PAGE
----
by Guest Guest
March 21, 2010

Jack White likes to work within limitations.  In one of the most revealing interviews of The White Stripes: Under Great White Northern Lights, Jack relays to us his passion for working within set limitations.  White explains that the color scheme of the band, (red, white, and black) the lack of members (Jack White and Meg White) and even the stage setup (he sets the keyboard and mics as far from him as possible) are all intentional choices to make for a more focused and forced creation.  Often these limitations result in unique moments that make The White Stripes one of the most entertaining live bands in the world.

It is surprising to me, however, that in celebration of their 2007 album Icky Thump, The White Stripes decided to embark on a national tour of one of the biggest countries in the world.  Surprising because not only did Jack want to tour Canada, he wanted to tour all of Canada and play a show in every province and territory, creating for himself an extremely large pallet to spread his brush.  Not exactly the most limiting of tour experiences.  Touring all of Canada is something that few Canadian bands have done, let alone a band as globally popular as The White Stripes.  It was something new, and it was exciting.  What resulted was nationwide excitement and a series of arena, bar, and, yes, bowling alley shows but also a raw, unfiltered, honest look at the band with Emmet Malloy’s film.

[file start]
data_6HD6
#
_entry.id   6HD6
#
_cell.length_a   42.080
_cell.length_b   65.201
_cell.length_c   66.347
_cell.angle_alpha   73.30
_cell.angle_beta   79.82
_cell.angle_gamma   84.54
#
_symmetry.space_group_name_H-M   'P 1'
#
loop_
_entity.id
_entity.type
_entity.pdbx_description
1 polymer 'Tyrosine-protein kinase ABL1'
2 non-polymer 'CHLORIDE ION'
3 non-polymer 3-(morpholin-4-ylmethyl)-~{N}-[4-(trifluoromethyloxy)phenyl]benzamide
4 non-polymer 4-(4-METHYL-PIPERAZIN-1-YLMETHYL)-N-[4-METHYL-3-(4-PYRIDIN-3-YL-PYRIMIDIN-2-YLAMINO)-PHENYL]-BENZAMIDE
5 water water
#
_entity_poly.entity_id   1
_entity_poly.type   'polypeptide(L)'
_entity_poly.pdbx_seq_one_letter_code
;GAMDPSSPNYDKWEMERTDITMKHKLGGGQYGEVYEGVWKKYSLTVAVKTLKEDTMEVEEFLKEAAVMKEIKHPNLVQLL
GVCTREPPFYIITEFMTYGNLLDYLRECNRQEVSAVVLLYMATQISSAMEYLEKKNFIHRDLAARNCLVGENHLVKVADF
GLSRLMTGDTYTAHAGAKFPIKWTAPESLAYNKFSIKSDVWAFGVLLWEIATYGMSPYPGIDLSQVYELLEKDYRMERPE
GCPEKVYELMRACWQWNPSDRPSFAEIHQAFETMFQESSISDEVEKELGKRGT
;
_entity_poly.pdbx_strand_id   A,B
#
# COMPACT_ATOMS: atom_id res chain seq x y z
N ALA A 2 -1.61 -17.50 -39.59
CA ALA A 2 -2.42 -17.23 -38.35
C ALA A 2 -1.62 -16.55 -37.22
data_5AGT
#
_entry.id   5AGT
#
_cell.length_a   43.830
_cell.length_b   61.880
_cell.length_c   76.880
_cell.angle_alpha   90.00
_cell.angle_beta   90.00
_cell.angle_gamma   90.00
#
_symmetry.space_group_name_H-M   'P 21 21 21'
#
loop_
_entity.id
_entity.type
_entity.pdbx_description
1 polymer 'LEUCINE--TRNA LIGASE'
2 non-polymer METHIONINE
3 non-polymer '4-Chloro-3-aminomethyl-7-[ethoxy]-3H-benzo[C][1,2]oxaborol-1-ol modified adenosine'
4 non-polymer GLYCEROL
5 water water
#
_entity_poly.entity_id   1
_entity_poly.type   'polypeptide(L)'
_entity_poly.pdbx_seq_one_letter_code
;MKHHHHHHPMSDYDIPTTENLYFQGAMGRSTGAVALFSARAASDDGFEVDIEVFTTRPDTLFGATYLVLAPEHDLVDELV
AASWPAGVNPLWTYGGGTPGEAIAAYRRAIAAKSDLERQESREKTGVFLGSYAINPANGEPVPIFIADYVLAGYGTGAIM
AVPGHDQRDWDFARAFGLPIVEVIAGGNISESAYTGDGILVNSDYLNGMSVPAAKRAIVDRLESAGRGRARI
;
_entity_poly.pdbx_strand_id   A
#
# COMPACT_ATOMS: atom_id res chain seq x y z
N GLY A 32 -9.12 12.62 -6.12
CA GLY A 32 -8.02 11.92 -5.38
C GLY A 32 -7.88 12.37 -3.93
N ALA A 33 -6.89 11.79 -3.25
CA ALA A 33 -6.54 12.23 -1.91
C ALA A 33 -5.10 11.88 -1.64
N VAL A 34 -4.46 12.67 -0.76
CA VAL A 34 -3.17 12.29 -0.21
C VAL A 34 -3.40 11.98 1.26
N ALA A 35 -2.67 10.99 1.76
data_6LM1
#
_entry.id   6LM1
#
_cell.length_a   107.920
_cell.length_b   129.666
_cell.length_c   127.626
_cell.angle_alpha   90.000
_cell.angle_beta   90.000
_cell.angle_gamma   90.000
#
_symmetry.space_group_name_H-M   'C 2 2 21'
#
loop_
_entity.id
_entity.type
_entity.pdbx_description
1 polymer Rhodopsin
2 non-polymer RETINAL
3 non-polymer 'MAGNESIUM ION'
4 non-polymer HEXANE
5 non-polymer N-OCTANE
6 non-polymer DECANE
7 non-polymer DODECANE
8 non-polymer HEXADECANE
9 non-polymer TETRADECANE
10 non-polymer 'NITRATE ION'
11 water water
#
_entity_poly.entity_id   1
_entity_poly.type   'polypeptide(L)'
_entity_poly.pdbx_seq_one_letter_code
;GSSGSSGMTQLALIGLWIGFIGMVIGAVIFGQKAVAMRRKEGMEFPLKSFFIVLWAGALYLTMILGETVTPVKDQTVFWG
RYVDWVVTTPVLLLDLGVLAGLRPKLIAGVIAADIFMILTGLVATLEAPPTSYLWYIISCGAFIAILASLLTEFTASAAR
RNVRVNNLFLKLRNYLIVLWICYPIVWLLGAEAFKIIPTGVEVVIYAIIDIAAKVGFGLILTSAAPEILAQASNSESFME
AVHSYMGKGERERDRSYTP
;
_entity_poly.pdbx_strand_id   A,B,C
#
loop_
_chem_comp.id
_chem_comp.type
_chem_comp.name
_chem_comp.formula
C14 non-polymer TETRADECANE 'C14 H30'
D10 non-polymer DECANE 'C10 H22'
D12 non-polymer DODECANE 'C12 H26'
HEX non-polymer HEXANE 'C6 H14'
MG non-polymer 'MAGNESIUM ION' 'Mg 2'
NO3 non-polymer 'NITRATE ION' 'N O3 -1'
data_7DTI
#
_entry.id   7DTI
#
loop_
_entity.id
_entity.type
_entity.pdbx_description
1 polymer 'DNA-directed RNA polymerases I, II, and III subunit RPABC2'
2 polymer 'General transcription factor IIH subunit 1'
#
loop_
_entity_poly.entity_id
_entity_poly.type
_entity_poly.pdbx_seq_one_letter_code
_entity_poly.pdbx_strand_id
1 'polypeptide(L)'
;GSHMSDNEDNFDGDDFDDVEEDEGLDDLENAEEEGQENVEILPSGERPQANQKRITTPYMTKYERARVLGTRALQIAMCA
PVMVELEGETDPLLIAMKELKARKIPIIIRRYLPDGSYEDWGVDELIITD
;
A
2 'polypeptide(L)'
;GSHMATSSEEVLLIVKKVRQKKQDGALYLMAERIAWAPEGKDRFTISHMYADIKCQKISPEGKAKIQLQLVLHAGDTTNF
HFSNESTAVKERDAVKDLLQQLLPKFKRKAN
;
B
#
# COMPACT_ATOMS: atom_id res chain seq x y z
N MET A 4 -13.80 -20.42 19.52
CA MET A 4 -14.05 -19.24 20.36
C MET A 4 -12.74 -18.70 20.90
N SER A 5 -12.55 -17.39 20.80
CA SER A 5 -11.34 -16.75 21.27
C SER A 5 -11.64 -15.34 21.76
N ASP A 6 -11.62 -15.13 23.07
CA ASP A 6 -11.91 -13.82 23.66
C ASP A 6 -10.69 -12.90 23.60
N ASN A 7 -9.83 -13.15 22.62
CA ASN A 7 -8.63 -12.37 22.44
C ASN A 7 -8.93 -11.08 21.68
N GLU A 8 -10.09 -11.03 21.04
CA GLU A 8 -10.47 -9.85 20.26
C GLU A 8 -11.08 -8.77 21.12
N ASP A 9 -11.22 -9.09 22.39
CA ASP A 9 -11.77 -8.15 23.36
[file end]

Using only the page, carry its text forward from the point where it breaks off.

The film itself is a mixture of things.  It is part concert film, part tour documentary, part celebration of the bands ten years together, and a look at some very unique parts of the great white north.  I felt that Malloy wanted to show us his passion and connection to the band but failed to really hone in on one idea in particular.  What we get isn’t disappointing—far from it—but it does come off a little convoluted and a tad one-sided.  Emmet Malloy fails to show fans new to the band that The White Stripes haven’t changed in ten years.  He tells the viewer that the Stripes are still the same people with the same color scheme playing the same songs.

It would have been interesting to see more old footage of the band (there is some) versus some newer footage to showcase their connection to their roots.  Malloy has a great eye and heart but I think he didn’t really know what type of film he wanted to make.

This isn’t to say that the film is not entertaining—it is.  If you aren’t a fan of The White Stripes, it’s still worth the watch and you might come out of the experience with a new appreciation for the band.  I dare anyone to watch this movie and say that The White Stripes have no talent.  Jack goes onstage without a set list and makes the show up on the spot, giving each set has its own life.  That isn’t taught in music school.

Jack and Meg’s intense passion and connection to each other makes for some of the most interesting points in the film.  They are brother and sister (supposedly) but so much of their relationship lies beneath the surface.  They were apparently married at one point.  Are they lovers?  Were they really in love?  Are they still in love?  Is she still in love with him?  These are questions that we ask as we watch the film but these questions aren’t answered.  We are encouraged to simply to view the two and understand that their music is a result of their strange relationship.